In an Ethernet LAN, physical access to an active RJ-45 walljack or hub/switch port lets you see all traffic on the LAN. Similarly, in an 802.11 wireless LAN, possession of the shared key used by WEP lets you see all traffic on the WLAN. Neither medium prevents other stations on the same LAN from seeing the traffic your station sends and receives. WEP uses encryption as a "replacement" for the physical access control inherent in wired...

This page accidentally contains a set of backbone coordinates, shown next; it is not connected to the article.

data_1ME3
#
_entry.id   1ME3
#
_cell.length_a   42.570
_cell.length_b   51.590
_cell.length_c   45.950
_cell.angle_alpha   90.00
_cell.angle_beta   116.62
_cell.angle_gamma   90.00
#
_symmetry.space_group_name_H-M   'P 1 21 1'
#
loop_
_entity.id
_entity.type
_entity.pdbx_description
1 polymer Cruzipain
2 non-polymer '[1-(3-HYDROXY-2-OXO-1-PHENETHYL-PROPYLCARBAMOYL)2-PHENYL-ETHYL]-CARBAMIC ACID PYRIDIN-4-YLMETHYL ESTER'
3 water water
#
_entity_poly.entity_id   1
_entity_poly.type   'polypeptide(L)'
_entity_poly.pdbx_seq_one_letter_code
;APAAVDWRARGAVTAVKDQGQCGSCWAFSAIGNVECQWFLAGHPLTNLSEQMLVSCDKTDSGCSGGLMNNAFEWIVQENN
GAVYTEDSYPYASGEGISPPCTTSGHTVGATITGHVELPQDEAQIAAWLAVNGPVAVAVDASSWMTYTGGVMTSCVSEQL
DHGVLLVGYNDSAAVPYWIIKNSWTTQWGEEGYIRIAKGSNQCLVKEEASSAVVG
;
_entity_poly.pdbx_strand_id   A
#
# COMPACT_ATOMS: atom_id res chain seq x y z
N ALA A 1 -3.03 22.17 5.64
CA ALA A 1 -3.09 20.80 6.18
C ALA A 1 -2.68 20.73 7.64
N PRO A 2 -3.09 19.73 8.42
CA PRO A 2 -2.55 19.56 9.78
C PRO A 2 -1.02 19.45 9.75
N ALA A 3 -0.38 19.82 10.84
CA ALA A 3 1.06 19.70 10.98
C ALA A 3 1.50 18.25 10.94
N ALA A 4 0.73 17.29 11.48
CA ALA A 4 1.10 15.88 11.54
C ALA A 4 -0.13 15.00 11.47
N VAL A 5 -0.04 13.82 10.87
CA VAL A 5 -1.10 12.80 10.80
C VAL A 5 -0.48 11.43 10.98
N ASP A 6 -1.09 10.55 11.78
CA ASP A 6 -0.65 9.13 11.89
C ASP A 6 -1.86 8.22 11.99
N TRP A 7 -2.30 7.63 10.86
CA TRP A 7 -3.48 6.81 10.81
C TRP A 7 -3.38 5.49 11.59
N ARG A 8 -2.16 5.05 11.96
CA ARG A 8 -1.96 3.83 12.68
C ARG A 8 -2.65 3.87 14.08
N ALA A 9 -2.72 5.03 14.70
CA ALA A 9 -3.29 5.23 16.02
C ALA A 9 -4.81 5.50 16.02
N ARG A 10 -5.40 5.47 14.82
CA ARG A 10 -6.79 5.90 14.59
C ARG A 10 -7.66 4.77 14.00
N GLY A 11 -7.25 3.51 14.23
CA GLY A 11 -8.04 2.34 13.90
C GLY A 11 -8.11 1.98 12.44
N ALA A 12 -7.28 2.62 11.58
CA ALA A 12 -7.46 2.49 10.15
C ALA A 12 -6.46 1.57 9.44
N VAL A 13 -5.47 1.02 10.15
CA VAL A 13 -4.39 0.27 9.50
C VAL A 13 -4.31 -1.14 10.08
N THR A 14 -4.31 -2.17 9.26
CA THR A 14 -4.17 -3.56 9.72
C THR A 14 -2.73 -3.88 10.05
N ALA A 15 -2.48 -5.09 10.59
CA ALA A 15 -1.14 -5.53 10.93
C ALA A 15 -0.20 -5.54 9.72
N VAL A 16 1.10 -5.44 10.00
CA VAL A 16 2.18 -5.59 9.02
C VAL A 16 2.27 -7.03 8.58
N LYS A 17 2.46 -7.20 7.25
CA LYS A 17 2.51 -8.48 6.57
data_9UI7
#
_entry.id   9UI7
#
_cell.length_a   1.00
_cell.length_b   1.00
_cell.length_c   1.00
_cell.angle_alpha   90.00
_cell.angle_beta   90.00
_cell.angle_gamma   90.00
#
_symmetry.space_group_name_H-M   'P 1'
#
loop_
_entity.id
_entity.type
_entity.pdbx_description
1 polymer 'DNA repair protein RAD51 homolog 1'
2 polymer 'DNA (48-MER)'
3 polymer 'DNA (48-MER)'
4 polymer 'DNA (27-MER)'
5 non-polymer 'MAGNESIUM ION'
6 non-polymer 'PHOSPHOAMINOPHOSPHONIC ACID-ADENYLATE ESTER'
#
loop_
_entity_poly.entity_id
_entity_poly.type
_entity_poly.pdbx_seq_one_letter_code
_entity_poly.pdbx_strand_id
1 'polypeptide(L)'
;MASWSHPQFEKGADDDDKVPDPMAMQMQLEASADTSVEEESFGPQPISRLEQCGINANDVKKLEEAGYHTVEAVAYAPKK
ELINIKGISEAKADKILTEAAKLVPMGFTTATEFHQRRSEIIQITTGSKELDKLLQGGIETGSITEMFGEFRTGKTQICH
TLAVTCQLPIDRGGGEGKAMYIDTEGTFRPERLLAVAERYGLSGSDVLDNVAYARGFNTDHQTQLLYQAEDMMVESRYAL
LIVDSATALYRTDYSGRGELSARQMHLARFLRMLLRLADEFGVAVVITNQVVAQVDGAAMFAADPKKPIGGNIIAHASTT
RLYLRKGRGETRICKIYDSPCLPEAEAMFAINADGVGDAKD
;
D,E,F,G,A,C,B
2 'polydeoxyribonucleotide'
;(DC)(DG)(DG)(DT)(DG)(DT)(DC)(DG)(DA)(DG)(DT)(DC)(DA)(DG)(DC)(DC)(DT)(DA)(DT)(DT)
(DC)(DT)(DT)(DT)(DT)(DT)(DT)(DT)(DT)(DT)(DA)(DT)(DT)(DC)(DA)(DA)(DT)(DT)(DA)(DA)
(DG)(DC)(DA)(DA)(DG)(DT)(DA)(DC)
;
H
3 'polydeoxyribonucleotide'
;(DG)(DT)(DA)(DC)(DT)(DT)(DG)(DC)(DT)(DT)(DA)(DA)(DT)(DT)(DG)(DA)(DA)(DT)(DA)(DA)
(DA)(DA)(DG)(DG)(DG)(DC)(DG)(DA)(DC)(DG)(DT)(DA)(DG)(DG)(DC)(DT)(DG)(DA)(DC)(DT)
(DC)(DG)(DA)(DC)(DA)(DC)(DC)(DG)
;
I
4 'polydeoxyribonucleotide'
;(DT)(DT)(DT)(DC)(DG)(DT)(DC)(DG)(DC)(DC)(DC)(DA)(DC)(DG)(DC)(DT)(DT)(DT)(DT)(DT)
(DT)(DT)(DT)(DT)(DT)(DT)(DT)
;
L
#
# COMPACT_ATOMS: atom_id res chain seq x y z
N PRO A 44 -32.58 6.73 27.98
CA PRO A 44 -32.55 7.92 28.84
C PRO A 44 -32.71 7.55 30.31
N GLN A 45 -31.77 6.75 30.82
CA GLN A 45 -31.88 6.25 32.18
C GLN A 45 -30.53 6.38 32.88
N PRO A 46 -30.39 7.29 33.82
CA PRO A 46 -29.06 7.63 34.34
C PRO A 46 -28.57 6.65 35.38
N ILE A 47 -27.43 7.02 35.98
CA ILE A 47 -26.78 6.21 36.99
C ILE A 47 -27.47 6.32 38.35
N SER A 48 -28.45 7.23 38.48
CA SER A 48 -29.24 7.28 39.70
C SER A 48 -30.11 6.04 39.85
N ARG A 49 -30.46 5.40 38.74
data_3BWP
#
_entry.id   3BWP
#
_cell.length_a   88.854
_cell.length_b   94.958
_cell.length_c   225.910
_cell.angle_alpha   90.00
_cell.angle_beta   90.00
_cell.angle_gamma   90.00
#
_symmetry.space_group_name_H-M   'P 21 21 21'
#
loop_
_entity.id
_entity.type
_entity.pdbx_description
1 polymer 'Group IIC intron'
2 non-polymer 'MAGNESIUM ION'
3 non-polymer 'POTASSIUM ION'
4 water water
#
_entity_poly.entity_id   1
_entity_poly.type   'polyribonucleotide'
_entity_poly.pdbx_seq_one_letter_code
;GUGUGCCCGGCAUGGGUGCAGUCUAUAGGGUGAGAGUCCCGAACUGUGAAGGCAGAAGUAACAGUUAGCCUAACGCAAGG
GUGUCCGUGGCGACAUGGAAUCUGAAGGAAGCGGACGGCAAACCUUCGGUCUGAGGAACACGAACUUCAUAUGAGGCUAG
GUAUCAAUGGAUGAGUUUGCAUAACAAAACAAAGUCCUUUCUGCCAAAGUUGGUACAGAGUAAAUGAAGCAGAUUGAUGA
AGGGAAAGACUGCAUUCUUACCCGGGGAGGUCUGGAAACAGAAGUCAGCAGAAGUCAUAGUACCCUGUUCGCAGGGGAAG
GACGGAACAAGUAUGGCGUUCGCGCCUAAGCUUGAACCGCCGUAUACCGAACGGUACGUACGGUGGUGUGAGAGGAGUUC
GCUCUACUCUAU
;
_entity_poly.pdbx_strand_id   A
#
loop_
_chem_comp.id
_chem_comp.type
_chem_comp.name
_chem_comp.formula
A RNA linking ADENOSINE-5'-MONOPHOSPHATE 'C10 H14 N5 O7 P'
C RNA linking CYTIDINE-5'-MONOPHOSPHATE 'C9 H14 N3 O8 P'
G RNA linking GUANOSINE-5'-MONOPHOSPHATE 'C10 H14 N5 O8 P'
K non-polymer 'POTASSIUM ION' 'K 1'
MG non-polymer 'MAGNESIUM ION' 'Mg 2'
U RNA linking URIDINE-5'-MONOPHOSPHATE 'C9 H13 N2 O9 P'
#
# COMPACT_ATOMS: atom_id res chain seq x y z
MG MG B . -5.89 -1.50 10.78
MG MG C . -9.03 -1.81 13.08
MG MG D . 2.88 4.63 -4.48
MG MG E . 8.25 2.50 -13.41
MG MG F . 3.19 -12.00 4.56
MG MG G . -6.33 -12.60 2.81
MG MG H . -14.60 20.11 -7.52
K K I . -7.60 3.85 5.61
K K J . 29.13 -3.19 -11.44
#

LANs, since wireless LAN traffic can be received by any station in proximity to the transmitter. Recent augmentations to WEP, like the Temporal Key Integrity Protocol (TKIP) defined by IEEE 802.11i, do a better job of accomplishing this objective than the original 802.11:1999 WEP standard did.
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